Volunteers clean up what fishers left behind at Rotary Park.

Volunteers clean up what fishers left behind at Rotary Park.

Rotary Park gets an autumn cleaning

Over two decades ago a Soldotna Rotarian had an idea to create handicapped access to the Kenai River so wounded veterans and others with physical challenges could still enjoy the amazing experience of fishing the mighty Kenai. It was no easy task and took several years of perseverance and collaboration with local, state and federal agencies to engineer and permit what today is known as Rotary Park.

Over the years thousands have enjoyed fishing at Rotary Park and the project has become a signature for the Soldotna Rotary Club and a testimony of what can be achieved when a community works together.

Earlier this fall Rotarians gathered for a late afternoon clean-up and maintenance of the popular park. Past President Dr. Matt Pyhala was one of the volunteers.

“Actually it’s a lot cleaner down here this year than it has been in the past. I think that can be attributed to education, people have become more conscientious and have learned what to do with their line if it breaks off or if they spool their line instead of throwing it on the bank they are taking it to a receptacle or somewhere to recycle it. The City of Soldotna has also done a great job of placing more trash receptacles at convenient locations so people have a place to put their trash. I think respect for the outdoors and people taking responsibility for what they do is increasing and speaks highly of the educational efforts that are being made on behalf of the resource,” he said.

Over the years the park has expanded from its original access.

“At the most upstream point there are two handicapped accessible walkways and then west of that is a little island that folks can wade to if they are able and that is all part of the park we are cleaning up on this beautiful autumn evening,” added Pyhala.

On the back side of the island ice had already formed and was thick enough to walk on.

“Easily four inches of ice here where the water is stagnant so we are keeping our fingers crossed for some cold temperatures to grow some ice for our winter events and festivities. It’s been several years since we have been able to cut ice for the ice sculptures for the Peninsula Winter Games. We’ve been missing the opportunity to provide the blocks of ice for the ice carving that is such a huge part of our winter activities. It’s a project our club always looks forward to and we hopefully will be able to do that again this year,” he said.

This year’s Peninsula Winter Games sponsored by the Soldotna Chamber of Commerce will be held Jan. 21 at the Soldotna Regional Sports Complex. Games include: dog sled rides, kick sleds, giant ice slide, snow machine rides, a scavenger hunt, archery, a kids’ Monopoly Tournament, a Hockey tournament, a free lunch and dinner, and a fireworks show.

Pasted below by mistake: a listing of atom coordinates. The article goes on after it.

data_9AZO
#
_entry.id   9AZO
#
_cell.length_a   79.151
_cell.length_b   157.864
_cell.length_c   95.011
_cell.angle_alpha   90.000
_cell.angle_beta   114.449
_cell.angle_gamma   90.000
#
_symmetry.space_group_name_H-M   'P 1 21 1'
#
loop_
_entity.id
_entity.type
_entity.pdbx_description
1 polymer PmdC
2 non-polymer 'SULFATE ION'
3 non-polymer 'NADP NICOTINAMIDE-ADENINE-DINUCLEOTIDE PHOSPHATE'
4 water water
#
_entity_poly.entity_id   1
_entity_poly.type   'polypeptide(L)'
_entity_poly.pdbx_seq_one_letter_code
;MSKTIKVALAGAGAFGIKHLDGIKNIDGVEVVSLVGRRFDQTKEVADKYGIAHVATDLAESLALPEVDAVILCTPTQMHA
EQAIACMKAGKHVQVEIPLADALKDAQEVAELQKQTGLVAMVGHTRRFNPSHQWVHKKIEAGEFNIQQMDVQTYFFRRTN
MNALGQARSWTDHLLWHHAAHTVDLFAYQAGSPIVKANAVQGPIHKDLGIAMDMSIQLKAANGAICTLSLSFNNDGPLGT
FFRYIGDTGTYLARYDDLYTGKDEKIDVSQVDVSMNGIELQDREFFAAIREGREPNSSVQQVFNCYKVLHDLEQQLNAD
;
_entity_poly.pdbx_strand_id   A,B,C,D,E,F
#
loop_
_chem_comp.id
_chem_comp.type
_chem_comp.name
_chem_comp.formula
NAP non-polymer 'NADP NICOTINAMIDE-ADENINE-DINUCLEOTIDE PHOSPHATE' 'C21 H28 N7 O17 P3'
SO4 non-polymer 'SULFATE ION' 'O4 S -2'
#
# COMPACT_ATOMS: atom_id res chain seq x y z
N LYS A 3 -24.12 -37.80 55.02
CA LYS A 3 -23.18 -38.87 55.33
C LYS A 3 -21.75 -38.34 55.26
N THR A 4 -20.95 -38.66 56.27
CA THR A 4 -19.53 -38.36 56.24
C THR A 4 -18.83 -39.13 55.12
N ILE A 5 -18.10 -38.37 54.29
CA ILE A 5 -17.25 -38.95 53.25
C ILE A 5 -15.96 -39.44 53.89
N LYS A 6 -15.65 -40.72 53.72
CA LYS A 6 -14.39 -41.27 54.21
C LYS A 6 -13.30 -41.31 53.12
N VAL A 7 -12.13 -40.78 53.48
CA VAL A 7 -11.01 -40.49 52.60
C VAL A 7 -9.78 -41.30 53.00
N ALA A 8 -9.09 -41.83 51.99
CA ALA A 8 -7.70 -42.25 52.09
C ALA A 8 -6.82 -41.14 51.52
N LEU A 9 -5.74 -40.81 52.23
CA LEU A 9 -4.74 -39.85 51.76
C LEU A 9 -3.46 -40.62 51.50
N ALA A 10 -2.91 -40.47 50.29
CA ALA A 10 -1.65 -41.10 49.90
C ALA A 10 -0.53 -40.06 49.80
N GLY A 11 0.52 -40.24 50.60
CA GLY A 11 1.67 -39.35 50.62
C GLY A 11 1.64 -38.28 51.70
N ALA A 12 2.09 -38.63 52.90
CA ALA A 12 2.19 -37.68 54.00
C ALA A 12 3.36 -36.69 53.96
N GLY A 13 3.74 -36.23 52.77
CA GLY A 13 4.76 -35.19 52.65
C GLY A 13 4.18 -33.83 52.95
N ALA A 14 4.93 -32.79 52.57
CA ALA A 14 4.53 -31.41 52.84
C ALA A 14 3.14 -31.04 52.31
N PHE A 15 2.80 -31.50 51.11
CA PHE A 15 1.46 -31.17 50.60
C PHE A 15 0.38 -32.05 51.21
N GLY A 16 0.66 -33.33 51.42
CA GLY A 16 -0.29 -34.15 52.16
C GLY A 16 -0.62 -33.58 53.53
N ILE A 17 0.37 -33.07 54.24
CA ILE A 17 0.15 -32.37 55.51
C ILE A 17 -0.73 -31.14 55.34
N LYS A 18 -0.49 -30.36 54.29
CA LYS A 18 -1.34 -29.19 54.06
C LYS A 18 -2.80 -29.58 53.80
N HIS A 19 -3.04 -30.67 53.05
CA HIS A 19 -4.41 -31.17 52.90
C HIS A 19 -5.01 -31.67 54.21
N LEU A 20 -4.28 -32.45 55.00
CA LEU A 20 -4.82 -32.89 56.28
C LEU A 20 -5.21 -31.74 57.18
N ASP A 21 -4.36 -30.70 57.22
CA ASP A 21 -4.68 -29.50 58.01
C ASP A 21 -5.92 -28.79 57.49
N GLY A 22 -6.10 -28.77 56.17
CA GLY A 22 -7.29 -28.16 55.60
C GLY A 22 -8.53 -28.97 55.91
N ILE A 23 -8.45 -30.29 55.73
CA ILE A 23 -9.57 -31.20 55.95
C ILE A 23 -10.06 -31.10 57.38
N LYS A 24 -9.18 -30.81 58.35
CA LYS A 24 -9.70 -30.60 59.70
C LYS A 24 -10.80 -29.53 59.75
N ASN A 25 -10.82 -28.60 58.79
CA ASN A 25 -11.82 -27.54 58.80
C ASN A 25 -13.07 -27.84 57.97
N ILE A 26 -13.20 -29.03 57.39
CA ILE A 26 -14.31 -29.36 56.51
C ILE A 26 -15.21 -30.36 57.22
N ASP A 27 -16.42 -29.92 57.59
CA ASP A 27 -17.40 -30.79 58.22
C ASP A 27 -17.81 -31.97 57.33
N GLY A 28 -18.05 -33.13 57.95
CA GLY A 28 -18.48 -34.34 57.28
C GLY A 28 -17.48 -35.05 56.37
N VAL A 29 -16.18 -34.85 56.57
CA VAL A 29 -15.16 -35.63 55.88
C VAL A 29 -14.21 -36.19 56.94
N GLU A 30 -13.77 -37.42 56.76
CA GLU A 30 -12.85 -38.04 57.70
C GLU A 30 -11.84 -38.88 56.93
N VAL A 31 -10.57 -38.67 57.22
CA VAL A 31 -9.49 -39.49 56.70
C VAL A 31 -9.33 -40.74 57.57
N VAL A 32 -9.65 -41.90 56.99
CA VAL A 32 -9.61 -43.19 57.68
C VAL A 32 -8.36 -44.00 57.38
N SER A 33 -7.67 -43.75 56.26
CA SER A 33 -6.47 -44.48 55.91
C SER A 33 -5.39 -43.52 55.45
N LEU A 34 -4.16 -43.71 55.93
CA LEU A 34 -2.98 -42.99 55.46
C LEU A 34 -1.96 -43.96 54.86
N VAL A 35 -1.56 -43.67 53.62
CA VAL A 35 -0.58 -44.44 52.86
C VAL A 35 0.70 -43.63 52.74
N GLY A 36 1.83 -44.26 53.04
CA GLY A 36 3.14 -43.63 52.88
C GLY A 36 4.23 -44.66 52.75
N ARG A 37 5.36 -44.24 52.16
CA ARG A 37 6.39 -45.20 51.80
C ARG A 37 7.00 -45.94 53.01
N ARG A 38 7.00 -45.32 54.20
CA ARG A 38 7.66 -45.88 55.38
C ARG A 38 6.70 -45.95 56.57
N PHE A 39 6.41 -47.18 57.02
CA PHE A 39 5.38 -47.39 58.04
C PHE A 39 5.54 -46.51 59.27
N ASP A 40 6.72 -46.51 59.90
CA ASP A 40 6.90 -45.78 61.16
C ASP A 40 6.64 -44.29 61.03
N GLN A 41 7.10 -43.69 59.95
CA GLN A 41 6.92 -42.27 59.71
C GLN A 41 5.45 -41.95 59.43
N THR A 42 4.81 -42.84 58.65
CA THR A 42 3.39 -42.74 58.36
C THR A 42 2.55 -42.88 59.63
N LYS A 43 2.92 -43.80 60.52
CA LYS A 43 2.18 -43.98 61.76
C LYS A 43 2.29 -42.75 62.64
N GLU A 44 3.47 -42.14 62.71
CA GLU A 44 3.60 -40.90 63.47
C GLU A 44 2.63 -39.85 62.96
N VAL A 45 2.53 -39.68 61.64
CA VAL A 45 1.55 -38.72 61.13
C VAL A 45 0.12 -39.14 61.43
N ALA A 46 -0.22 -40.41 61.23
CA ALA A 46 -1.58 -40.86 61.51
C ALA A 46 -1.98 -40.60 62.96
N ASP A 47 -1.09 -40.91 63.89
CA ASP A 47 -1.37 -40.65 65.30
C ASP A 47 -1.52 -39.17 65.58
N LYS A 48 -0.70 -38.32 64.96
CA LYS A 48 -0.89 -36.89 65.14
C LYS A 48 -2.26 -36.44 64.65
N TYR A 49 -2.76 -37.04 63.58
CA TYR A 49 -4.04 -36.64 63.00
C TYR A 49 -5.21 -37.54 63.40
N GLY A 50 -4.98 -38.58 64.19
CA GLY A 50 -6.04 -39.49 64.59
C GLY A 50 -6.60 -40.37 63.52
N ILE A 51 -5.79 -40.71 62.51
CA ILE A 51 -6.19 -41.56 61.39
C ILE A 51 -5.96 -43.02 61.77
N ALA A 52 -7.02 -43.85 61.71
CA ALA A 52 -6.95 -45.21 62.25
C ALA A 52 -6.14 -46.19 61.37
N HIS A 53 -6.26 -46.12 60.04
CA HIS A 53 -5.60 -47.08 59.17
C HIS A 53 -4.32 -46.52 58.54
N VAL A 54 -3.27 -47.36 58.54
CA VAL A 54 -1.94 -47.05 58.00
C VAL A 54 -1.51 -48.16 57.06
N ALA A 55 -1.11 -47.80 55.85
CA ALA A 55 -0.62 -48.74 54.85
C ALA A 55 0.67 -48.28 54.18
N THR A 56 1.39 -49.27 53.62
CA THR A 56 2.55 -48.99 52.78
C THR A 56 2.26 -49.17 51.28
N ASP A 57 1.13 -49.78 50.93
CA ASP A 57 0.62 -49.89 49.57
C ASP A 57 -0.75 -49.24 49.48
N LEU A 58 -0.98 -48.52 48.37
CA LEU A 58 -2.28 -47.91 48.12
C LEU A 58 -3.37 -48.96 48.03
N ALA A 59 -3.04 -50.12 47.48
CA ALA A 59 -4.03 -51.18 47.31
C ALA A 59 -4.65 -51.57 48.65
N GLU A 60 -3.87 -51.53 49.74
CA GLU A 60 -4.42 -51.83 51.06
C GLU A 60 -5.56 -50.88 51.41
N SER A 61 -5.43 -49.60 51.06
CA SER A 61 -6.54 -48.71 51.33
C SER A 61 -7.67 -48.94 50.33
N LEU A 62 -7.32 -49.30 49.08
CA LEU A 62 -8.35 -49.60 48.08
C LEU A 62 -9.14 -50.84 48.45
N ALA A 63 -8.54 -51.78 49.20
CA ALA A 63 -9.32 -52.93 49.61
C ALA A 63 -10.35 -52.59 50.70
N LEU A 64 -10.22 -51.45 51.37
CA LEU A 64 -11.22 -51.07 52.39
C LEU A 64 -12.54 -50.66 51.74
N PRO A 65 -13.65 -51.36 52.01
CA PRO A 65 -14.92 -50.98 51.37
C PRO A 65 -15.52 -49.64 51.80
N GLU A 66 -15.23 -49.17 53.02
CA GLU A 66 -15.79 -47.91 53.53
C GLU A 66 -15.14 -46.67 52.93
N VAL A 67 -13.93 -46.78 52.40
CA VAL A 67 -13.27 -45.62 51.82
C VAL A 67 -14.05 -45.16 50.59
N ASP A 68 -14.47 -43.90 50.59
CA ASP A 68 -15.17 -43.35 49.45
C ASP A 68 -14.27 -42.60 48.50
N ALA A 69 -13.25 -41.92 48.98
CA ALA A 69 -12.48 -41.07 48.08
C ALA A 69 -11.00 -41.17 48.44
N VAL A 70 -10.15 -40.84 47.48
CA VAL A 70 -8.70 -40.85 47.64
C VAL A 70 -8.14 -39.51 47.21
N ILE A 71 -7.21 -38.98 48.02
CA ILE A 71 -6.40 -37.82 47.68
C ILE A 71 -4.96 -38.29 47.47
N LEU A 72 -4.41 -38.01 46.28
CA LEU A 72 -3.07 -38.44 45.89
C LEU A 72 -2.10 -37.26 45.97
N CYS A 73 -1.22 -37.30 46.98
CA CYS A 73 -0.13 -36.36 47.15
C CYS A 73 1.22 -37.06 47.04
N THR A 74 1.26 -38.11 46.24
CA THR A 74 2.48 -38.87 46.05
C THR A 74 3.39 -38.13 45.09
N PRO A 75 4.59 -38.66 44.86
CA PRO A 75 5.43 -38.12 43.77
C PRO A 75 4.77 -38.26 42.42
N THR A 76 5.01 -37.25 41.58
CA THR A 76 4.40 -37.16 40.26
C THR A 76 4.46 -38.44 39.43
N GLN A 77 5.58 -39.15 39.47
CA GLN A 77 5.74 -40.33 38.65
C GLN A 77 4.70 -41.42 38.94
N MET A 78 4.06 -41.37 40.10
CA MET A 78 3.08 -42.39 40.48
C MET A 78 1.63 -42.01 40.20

Rotarian Dr. Matt Pyhala joins the annual clean-up effort at Rotary Park.

Rotarian Dr. Matt Pyhala joins the annual clean-up effort at Rotary Park.

Soldotna Rotarians clear debris at handicap accessible Rotary Park.

Soldotna Rotarians clear debris at handicap accessible Rotary Park.

More in News

The 2022 graduating class of River City Academy celebrates Tuesday, May 17, 2022, outside of Skyview Middle School just outside of Soldotna, Alaska. (Photo by Jeff Helminiak/Peninsula Clarion)
River City Academy says goodbye to 19 grads, 2 original staff members

Tuesday’s graduation was the last for two staff members who have been with the school since its beginning

Lawmakers from both bodies of the Alaska State Legislature mingle in the halls of the Alaska State Capitol on Wednesday, May 18, 2022, the last day of the legislative session, following the Senate’s passing of the state’s budget bill. (Peter Segall / Juneau Empire)
Senate agrees to budget, House has until midnight

With hours left in session, House members remain divided

Renewable IPP CEO Jenn Miller presents information about solar power during a meeting of the Kenai Peninsula Borough Assembly on Tuesday, Oct. 12, 2021 in Soldotna, Alaska. (Ashlyn O’Hara/Peninsula Clarion)
Assembly OKs new tax exemptions for independent power producers

The ordinance was brought forth in response to a proposed solar farm on the Kenai Peninsula

Kenai Central High School graduates throw caps at the end of their commencement ceremony on Tuesday, May 17, 2022, in Kenai, Alaska. (Ashlyn O’Hara/Peninsula Clarion)
‘Make a great life’

Kenai Central High School graduates more than 75 students

A black bear gets into a bird feeder in April 2005 at Long Lake, Alaska. (Photo courtesy of Alaska Department of Fish and Game)
Watch out for bears, moose

Take precautions to keep attractants away from bears and give moose and calves space

Kenai Finance Director Terry Eubank, left, and Kenai City Manager Paul Ostrander present during a budget work session on Saturday, May 14, 2022, in Kenai, Alaska. (Ashlyn O’Hara/Peninsula Clarion)
Flat mill rate, sales tax included in Kenai budget proposal

The budget proposal is subject to final approval by the Kenai City Council

Senate effectively kills restrictive transgender sports bill

Bipartisan group of senators votes to table controversial bill

Sen. Bert Stedman, R-Sitka, chair of the bicameral conference committee tasked with hammering out differences in the state’s budget bill, signs the committee report as members finished their work on Tuesday, May 17, 2022. (Peter Segall / Juneau Empire
Committee compromises on PFD in budget plan

Members of the conference committee agreed Tuesday to a payment of about $3,800

Most Read